“Yes” and “no” banners lined the streets of Edinburgh in the weeks before Scotland’s historic vote for independence from the United Kingdom.
At 3 a.m. on Sept. 19, the day after the election, University of Miami junior Michael Rosenberg, along with friends he has made while studying abroad, headed down to the Scottish Parliament Building. There, voters waving Scottish flags and singing Scottish songs awaited the results of one of Scotland’s first political referendums.
This referendum asked Scottish voters to decide whether Scotland, which has been a part of Great Britain for 307 years, should become an independent country. On Thursday, the “no” vote won. According to the latest BBC News poll, 55.3 percent voted “no,” while 44.7 percent voted “yes.”
Rosenberg, who is studying at the University of Edinburgh this fall, was excited to experience this historical moment.
“Scotland is paving the way for many other countries and shows that such referendums are possible,” he said. “When I fell asleep, I didn’t know if I was going to be waking up in a different country or not.”
If Scotland had seceded from the U.K., it would have impacted its economic, political and business sectors, according to Joaquin Roy, an international studies professor who specializes in the European Union.
Roy said this story of independence is not going away any time soon.
“It’s going to produce a certain peace you know for a while,” he said. “This is something that is not going to disappear. If someone thinks that this is the end of the story, those people, so-called experts, are wrong. The desire to have more autonomy is not going to disappear.”
UM junior Albert Liu has also been studying in Edinburgh this semester and during the election. He has seen people from both parties, and while the “yes” side seems devastated, the “no” side is “only relieved.”
“Honestly, Scotland may have avoided a lot of turmoil and struggle in the next decade by staying in the U.K.,” Liu said. “Scotland has a lot of devolved powers already, meaning they decide quite a lot from Edinburgh, so what they really lost was full parliamentary independence, but it’s not necessarily the worst outcome.”
Elyse Resnick, assistant director of the Study Abroad program, advises those who travel to Scotland. She said students who are living in Scotland during the election were “really blessed” to experience this opportunity.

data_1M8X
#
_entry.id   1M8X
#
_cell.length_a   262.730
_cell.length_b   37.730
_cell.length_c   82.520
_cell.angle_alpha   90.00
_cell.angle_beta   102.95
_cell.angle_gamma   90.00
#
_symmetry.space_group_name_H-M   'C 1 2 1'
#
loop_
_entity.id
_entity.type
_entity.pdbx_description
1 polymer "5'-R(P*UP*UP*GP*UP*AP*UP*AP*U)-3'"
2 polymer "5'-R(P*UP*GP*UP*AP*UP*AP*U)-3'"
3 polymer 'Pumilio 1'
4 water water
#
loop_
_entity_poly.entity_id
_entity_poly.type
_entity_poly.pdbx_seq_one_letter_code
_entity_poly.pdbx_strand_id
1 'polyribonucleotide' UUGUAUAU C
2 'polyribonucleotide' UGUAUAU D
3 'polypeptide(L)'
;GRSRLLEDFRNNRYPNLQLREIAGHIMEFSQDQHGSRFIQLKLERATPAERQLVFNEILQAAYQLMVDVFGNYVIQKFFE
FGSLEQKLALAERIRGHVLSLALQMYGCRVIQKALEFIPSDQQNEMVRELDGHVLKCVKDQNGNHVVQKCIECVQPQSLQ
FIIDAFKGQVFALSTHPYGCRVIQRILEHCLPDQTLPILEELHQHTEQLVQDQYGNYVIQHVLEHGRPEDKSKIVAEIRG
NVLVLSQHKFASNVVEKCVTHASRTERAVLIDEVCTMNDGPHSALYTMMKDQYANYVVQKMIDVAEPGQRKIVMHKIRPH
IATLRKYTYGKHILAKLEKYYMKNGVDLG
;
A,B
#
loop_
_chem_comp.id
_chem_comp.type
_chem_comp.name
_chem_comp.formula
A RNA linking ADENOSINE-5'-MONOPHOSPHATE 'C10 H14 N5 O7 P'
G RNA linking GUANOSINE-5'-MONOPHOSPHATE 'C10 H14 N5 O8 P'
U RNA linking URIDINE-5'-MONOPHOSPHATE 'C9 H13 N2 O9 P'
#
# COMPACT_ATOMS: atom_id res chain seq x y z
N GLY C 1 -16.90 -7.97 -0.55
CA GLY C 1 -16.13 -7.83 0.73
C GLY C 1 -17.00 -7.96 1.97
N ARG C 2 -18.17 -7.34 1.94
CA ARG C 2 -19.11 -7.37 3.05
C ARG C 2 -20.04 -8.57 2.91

“Just to see a community come together for a civic or even a religious purpose – it’s really special,” she said.
As an analyst, Roy agreed that students studying abroad experienced “hands-on an extraordinary process of democracy.”
As Rosenberg was on his way to the parliament building the night of the vote, he passed by a church where hundreds of candles were lit in prayer and support of the Scottish. Surrounding them were flags of other countries around the world, including Taiwan, that were also hoping for independence.
“This is one of the first legal situations where a region was going to split away and form a new country peacefully and diplomatically,” he said. “Although it didn’t happen, this referendum is giving hope to many nations across the world. This referendum for a potential country of only about 5 million has such a global impact and is the spark of future change to come.”
Despite the thousands of miles separating Miami from Scotland, Roy believes any student in today’s world should pay attention to what is happening throughout the globe, especially in Europe, and to what he believes is one of the most important allies of the United States – Great Britain.
“To remain ignorant about what is happening … the student that makes that decision is actually damaging himself or herself,” Roy said. “We cannot afford to be ignorant about what is going on in the rest of the world but most especially in the most important allies.”